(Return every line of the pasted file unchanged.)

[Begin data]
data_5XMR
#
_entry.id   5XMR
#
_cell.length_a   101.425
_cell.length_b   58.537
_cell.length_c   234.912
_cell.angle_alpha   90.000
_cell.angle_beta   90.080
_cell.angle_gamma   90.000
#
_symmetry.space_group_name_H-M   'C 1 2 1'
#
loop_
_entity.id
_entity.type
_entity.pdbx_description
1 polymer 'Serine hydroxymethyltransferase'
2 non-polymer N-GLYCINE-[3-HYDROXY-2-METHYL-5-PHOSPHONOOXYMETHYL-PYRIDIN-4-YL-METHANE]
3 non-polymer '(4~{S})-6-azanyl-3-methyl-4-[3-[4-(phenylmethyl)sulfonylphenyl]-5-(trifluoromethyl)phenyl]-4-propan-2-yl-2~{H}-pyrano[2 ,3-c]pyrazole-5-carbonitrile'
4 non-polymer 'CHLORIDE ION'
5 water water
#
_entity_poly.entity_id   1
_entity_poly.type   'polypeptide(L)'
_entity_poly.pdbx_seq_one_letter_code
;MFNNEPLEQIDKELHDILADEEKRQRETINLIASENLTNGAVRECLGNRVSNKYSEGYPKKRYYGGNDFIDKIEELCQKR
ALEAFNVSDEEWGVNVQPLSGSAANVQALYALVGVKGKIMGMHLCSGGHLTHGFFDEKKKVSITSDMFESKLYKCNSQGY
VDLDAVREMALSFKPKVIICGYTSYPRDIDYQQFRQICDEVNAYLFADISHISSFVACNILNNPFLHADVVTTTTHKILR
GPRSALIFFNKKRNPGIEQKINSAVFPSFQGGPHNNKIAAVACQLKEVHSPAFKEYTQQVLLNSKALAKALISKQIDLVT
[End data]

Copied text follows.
data_5XMR
#
_entry.id   5XMR
#
_cell.length_a   101.425
_cell.length_b   58.537
_cell.length_c   234.912
_cell.angle_alpha   90.000
_cell.angle_beta   90.080
_cell.angle_gamma   90.000
#
_symmetry.space_group_name_H-M   'C 1 2 1'
#
loop_
_entity.id
_entity.type
_entity.pdbx_description
1 polymer 'Serine hydroxymethyltransferase'
2 non-polymer N-GLYCINE-[3-HYDROXY-2-METHYL-5-PHOSPHONOOXYMETHYL-PYRIDIN-4-YL-METHANE]
3 non-polymer '(4~{S})-6-azanyl-3-methyl-4-[3-[4-(phenylmethyl)sulfonylphenyl]-5-(trifluoromethyl)phenyl]-4-propan-2-yl-2~{H}-pyrano[2 ,3-c]pyrazole-5-carbonitrile'
4 non-polymer 'CHLORIDE ION'
5 water water
#
_entity_poly.entity_id   1
_entity_poly.type   'polypeptide(L)'
_entity_poly.pdbx_seq_one_letter_code
;MFNNEPLEQIDKELHDILADEEKRQRETINLIASENLTNGAVRECLGNRVSNKYSEGYPKKRYYGGNDFIDKIEELCQKR
ALEAFNVSDEEWGVNVQPLSGSAANVQALYALVGVKGKIMGMHLCSGGHLTHGFFDEKKKVSITSDMFESKLYKCNSQGY
VDLDAVREMALSFKPKVIICGYTSYPRDIDYQQFRQICDEVNAYLFADISHISSFVACNILNNPFLHADVVTTTTHKILR
GPRSALIFFNKKRNPGIEQKINSAVFPSFQGGPHNNKIAAVACQLKEVHSPAFKEYTQQVLLNSKALAKALISKQIDLVT